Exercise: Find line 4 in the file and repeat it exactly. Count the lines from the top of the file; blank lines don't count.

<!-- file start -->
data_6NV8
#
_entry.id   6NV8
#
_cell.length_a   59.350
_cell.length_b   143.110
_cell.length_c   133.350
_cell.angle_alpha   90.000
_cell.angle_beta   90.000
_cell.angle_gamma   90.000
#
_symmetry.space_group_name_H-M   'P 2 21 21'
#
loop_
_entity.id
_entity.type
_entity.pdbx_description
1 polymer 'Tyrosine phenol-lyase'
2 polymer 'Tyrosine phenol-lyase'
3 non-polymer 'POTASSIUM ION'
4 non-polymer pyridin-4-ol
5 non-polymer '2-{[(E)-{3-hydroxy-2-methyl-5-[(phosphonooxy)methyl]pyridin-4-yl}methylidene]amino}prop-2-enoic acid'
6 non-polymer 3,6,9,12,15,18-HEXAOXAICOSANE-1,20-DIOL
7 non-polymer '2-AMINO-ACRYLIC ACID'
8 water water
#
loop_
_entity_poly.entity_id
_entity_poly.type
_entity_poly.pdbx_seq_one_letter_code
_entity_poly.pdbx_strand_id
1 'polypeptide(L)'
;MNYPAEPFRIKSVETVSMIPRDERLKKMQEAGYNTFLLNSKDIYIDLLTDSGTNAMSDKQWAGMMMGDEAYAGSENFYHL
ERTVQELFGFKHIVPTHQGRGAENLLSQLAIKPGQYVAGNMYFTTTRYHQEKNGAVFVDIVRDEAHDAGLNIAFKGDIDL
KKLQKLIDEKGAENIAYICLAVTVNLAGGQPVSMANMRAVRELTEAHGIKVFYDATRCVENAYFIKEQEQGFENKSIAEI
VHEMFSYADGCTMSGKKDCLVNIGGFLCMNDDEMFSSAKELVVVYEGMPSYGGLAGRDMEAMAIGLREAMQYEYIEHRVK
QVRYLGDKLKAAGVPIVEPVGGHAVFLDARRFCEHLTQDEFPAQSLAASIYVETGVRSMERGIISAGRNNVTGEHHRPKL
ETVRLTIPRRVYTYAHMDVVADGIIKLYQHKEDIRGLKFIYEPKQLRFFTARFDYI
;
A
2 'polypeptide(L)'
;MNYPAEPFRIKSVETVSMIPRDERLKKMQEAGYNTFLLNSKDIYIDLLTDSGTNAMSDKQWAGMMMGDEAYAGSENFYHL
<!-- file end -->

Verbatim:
#